In general, rotator cuff tendon repair techniques aim to restore the anatomic rotator cuff footprint, achieve adequate footprint compression,8 minimize gap formation, and maximize ultimate load-to-failure. With tears at the MTJ, repair techniques rely more on soft tissueetoesoft tissue fixation as opposed to soft tissue to bone. Although we have seen an overall reduction in repair failures with anatomic constructs that follow the aforementioned biomechanical criteria, there are still some retears. One of the mechanisms of failure may be related to biologic insufficiency of the repaired cuff tendon (e.g., failure at the suture-tendon interface). Specifically, repair constructs that have sutures at the MTJ have introduced a new failure mechanism characterized by suture cut-out at or near the MTJ.
Medial tears of the rotator cuff that occur at the MTJ can occur primarily (without prior surgery), or secondarily after previous rotator cuff repair (secondary or type 2 failures). Both pose relevant treatment challenges. Primary failure usually occurs from a traumatic injury to the shoulder. Secondary injuries occur after previous surgery. Cho described this type of failure and classified it as a type 2 failure where the tendon fails medially, close to the MTJ. Secondary medial cuff failure near the MTJ after repair (type 2 failure) has been associated with the placement of knots and abrasive suture materials near the MTJ, thus potentially resulting in acute or chronic subacromial knot impingement, medial stress concentration, tendon strangulation, and/or suture cut-out in this area. When failure occurs, the tendon/muscle is found to be torn medial to the previous repair site whereas the cuff tendon insertion remains intact and well fixed to the greater tuberosity.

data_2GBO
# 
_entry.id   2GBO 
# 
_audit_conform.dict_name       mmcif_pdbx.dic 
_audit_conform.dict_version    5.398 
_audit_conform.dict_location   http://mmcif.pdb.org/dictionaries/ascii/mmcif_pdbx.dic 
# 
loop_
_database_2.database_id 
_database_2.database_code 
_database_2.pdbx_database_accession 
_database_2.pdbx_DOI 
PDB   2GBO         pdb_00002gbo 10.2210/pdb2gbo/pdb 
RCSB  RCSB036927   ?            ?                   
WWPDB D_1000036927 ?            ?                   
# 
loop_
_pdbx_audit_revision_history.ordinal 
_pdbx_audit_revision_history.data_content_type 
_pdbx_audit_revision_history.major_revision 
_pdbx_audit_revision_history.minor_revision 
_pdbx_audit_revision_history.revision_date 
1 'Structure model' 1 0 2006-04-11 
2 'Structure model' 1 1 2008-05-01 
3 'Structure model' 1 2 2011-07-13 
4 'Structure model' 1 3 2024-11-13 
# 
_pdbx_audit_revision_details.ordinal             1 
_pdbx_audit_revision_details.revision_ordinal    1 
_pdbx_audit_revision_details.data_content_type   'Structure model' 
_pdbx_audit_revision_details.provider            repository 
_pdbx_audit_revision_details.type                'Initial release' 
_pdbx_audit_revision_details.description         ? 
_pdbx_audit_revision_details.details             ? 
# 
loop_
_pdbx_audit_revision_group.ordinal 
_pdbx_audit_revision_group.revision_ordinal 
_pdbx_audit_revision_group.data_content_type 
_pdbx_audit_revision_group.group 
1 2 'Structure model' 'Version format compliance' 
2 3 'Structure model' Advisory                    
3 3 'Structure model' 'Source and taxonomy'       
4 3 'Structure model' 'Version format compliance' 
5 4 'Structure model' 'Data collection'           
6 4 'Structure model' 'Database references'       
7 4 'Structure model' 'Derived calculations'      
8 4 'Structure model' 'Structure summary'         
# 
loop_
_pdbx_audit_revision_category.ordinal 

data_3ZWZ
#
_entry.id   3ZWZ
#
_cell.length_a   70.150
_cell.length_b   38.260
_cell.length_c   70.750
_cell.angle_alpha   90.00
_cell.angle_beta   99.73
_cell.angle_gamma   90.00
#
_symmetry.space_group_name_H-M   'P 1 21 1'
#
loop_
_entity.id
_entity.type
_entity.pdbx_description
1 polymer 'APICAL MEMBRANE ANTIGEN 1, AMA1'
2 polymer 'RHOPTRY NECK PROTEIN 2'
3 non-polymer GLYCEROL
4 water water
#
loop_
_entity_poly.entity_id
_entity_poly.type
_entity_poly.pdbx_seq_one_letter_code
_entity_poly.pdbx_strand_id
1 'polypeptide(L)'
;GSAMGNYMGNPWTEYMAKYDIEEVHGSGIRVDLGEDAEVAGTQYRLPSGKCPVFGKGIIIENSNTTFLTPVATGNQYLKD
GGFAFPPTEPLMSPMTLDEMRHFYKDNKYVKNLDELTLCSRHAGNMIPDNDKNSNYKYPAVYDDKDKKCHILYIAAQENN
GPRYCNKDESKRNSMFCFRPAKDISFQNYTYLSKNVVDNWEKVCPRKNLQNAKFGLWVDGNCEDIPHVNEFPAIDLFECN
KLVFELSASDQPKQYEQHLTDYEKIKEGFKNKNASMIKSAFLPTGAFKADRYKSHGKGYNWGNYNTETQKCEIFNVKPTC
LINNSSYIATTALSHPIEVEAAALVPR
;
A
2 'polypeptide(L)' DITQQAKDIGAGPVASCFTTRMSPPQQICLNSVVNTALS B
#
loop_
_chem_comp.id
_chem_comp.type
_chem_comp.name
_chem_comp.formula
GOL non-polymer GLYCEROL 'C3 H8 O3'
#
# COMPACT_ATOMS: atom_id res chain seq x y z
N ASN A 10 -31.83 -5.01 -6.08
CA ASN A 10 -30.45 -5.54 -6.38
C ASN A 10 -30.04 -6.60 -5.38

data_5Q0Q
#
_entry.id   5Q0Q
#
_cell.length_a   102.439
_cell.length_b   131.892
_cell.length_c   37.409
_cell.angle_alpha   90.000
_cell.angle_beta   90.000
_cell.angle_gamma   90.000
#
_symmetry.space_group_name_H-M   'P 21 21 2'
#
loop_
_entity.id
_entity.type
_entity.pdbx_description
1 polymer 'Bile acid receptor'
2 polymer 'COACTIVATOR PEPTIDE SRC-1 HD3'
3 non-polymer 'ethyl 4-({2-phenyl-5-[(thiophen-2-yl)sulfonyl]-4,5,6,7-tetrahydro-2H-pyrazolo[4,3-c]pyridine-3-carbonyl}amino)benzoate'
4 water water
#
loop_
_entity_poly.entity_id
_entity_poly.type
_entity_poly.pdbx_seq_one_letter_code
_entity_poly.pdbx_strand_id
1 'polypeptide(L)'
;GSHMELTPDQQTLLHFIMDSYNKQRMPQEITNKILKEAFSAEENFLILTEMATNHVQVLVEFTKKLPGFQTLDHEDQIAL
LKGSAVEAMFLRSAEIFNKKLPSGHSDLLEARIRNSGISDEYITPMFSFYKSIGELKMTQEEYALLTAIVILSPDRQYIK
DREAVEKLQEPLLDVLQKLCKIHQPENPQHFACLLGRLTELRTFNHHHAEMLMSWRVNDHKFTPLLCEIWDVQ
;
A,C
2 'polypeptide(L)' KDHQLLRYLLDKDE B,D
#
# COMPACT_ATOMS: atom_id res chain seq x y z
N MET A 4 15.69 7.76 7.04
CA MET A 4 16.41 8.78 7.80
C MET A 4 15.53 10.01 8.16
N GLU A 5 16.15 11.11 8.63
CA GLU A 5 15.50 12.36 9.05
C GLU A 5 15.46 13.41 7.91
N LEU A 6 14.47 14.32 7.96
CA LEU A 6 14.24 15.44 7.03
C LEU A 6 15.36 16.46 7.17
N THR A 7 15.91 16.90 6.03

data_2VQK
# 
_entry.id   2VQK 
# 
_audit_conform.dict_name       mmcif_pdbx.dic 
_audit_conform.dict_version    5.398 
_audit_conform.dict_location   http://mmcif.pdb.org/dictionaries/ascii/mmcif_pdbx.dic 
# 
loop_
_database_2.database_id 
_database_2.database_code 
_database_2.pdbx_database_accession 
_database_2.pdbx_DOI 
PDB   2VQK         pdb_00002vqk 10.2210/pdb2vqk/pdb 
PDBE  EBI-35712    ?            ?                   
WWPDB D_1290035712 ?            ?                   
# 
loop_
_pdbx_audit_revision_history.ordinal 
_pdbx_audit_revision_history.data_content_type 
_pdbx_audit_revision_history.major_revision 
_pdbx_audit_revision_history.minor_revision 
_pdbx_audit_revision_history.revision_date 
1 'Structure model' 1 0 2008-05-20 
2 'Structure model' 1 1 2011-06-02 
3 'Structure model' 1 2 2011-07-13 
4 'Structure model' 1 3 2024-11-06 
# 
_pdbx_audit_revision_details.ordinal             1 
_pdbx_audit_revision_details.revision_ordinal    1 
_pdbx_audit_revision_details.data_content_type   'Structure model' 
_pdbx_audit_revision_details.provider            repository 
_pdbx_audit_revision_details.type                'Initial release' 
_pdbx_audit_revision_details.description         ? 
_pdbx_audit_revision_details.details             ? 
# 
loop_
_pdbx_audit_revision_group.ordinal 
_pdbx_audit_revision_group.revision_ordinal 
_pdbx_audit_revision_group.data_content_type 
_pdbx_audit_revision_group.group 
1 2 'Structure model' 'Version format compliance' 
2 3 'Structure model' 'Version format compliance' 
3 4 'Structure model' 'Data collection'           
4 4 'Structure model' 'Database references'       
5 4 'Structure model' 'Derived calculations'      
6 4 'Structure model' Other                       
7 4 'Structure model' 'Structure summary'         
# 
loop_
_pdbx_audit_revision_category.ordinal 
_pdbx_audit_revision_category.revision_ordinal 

Surgical treatment of these tears is challenging because of the short or absent medial tendon stump; the lack of sufficient tendon medially, the susceptibility of sutures to tear through degenerated tissues or the medial muscle fibers at the MTJ, the difficulty in restoring the length-tension relation of the cuff tendon without overtensioning the repair site, and the lack of sufficient clinical outcomes data to guide surgical deci- sion making. As a result, when surgeons encounter these types of tears, there is little information to guide them. The purpose of this report is to highlight that (1) medial cuff failure can occur both primarily and secondarily after previous repair; (2) to define and classify the 3 major tear patterns that are encountered, and (3) to describe our preferred techniques for medial cuff repair that specifically address each of the major tear patterns.
Full Article: Rotator Cuff Tears at the Musculotendinous Junction: Classification and Surgical Options for Repair and Reconstruction